The opportunity before us

April 13, 2021 | by Jen Higgins-Newman, BHFH Program Manager

A view of the back of the House, through the flowering branches of our magnolia tree.
Dear Friends, 

If you had told me a year ago that this uncertain time of pandemic would stretch this long, I would not have been able to fathom it. I have heard many others over the last few weeks say the same. 

Now, as we enter seasons of planning what “reopening” might look like, I also find the opposite difficult to fathom. What does it look like to “come back”? The social and logistical questions feel almost overwhelming for me, despite how important they are to figure out. 

I have plane tickets to see my grandmother, who lives in California in an assisted living facility, in September, and it’s hard for me to imagine what that trip will be like. But boy, do I miss her hugs, the way she smiles when she says my name, and the gentle shaking of her hands as she holds mine while telling me a story. 

In the last few weeks, in the middle of larger conversations about logistics, I have found myself drifting off thinking about the small, intimate moments that I look forward to sharing with people I care about. 

I miss stolen glances during meetings — something that cannot happen on Zoom. I miss leaning into the person next to you when you sit down at a large event or during a Quaker meeting for worship, to communicate your excitement to see them. I miss the gentle hand of a friend on my shoulder, letting me know they’d like to talk.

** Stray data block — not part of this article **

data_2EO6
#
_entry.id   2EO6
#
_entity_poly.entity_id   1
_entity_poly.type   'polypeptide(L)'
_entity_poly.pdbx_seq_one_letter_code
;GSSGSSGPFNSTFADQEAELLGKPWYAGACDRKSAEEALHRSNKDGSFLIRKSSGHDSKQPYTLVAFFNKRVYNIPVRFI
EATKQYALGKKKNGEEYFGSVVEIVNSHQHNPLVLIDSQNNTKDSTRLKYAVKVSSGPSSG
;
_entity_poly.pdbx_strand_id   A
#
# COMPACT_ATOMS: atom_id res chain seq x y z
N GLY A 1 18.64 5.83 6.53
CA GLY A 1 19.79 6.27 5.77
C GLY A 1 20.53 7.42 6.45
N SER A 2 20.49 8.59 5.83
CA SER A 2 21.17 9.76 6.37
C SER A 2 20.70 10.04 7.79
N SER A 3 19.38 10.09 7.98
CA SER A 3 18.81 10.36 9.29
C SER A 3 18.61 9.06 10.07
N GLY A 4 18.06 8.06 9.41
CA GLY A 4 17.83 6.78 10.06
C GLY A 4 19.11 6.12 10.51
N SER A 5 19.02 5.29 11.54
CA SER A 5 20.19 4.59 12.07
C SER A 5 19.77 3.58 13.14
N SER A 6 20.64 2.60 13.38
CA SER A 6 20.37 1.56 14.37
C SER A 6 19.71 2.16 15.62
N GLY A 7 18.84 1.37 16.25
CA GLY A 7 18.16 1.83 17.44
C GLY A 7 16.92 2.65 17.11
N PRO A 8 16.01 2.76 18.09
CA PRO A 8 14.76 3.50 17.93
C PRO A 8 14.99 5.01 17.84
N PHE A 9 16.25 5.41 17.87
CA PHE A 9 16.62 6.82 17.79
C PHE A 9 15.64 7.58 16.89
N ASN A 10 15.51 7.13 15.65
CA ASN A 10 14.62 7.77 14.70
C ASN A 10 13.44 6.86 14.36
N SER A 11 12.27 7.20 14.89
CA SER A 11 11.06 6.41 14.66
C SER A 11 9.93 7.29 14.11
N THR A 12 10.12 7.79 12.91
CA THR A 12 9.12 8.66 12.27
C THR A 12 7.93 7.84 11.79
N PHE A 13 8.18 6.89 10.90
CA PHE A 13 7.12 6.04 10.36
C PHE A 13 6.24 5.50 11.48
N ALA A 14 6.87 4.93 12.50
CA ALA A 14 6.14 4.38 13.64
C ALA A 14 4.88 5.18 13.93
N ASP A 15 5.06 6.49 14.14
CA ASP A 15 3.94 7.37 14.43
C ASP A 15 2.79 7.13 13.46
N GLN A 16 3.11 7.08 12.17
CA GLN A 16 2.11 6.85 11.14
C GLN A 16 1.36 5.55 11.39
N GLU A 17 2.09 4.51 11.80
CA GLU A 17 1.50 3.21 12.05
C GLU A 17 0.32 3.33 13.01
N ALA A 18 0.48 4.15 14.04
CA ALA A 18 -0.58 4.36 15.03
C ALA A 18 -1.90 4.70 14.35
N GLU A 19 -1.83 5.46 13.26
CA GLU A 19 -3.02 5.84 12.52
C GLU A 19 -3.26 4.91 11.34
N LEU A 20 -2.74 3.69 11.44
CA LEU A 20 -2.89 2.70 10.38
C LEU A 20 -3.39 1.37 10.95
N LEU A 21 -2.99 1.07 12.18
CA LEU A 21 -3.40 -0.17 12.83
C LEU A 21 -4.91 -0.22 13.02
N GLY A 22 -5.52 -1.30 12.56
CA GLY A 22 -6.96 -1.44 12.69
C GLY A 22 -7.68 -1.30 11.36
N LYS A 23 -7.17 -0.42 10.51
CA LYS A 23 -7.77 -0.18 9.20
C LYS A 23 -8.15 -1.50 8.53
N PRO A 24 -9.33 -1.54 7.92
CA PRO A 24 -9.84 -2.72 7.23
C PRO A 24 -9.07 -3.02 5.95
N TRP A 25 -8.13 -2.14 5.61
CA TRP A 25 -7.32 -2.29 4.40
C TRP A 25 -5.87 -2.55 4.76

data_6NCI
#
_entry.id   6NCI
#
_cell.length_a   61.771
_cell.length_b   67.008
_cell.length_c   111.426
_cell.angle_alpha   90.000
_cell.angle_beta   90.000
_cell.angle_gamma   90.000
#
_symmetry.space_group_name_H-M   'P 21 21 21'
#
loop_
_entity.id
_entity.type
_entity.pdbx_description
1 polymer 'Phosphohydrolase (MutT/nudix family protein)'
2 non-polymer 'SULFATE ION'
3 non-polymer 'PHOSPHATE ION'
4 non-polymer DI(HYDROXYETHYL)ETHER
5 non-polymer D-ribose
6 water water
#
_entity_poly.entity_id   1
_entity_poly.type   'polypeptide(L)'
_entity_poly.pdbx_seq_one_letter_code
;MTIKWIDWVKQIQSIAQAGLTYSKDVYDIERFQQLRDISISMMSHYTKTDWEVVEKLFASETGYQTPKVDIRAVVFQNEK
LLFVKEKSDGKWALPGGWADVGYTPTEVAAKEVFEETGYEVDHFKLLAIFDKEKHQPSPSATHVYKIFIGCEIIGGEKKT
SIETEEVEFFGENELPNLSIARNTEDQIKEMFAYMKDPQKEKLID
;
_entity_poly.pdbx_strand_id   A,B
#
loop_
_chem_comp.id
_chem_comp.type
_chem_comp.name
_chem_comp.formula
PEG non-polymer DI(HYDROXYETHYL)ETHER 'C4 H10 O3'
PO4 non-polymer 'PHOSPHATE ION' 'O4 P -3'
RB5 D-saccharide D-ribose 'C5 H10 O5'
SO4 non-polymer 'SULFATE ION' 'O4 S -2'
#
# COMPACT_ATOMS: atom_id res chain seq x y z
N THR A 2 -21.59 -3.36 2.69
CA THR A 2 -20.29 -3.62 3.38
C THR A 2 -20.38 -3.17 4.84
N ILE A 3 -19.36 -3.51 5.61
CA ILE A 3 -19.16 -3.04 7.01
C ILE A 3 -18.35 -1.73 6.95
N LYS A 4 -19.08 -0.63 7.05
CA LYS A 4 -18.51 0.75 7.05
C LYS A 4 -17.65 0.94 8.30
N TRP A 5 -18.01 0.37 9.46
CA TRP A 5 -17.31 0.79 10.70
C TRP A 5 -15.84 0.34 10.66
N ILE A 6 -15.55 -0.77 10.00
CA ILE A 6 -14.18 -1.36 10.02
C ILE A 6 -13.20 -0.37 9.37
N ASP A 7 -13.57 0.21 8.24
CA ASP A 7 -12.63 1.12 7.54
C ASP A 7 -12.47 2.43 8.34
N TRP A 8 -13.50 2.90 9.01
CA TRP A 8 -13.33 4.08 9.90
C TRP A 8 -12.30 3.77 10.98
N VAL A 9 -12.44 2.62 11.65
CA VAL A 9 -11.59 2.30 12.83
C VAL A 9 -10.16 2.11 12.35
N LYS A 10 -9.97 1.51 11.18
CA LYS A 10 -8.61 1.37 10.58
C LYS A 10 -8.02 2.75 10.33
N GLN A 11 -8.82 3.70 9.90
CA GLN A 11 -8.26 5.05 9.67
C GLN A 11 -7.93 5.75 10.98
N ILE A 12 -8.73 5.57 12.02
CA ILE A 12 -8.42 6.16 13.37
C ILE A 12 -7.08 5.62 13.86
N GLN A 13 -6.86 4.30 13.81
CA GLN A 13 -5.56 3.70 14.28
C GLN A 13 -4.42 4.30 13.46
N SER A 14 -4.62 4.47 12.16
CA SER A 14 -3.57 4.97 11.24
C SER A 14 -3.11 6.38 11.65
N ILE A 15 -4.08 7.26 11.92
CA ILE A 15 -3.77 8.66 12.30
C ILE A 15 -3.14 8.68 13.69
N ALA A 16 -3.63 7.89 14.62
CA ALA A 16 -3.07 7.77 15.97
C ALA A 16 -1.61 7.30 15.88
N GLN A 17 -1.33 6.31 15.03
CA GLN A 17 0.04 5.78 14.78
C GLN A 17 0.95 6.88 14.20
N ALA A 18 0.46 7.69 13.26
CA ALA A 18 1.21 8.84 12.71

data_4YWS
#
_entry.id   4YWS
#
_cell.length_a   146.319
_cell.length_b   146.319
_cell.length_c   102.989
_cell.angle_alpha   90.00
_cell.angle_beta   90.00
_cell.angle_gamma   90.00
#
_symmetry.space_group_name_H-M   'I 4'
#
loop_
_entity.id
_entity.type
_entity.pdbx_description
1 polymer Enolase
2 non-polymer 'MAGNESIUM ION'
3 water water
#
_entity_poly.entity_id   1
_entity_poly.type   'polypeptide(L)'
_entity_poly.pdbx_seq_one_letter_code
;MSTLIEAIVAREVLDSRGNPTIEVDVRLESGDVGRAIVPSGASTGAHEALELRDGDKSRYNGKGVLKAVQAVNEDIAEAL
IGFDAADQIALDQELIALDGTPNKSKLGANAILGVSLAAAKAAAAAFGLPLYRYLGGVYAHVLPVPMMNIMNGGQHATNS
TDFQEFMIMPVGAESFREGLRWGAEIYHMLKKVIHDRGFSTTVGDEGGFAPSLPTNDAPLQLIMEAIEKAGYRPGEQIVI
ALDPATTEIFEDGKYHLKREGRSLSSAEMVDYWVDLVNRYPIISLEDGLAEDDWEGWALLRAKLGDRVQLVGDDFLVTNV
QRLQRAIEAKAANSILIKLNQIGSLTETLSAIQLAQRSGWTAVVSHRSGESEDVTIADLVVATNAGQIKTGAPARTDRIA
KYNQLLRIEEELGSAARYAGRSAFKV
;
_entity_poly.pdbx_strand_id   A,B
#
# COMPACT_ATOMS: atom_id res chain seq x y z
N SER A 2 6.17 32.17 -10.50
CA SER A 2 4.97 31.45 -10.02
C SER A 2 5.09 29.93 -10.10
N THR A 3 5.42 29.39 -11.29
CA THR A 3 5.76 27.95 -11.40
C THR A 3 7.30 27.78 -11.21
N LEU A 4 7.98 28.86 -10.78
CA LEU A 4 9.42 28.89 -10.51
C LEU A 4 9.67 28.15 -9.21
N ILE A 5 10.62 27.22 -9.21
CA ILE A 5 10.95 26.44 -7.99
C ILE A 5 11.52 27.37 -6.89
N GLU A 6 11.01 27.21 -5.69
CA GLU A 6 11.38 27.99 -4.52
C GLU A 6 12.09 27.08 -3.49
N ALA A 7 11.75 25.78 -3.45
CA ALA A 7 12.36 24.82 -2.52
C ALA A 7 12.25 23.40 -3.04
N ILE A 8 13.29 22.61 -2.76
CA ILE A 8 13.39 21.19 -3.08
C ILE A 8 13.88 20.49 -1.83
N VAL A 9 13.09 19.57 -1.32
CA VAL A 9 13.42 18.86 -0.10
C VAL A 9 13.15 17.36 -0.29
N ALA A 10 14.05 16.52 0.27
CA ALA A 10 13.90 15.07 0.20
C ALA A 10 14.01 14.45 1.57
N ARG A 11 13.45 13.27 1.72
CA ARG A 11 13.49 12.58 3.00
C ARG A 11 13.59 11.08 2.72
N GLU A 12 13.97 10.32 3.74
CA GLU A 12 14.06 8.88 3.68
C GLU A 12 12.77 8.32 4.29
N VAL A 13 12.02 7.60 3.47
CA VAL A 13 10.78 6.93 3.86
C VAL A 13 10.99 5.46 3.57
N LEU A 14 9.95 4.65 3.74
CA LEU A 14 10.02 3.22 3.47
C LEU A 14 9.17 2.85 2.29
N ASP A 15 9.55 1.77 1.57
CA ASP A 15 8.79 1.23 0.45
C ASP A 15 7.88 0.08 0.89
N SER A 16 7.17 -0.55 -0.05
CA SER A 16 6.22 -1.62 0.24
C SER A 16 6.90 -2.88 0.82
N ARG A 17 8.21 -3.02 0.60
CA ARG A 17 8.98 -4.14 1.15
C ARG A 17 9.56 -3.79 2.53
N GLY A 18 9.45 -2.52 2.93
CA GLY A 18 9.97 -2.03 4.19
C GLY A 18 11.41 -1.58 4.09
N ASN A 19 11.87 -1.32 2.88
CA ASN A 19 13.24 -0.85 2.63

Of course, there are also things about “the before-times” I do not miss and think we can do without.

I see three opportunities before us as we discern what a post-COVID world looks like that I want to hold: 

First, we have the possibility of maintaining the unexpected gifts we have found during this time — things like making our events and meetings accessible to more people than ever before, including across geographical regions. 

Second, we can remember the moments that matter on a deep, personal and interpersonal level, and make time and space for those moments (like time holding the hand of a loved one). 

Finally, we have the possibility of letting go of the things we can do without (perhaps this is short meetings in person that we require folks to travel to, but could easily be a Zoom meeting?)

For me, the smaller things I am looking forward to are helping me navigate the cloud of seemingly impossible bigger questions.  
 
In Light and Community, 
Jen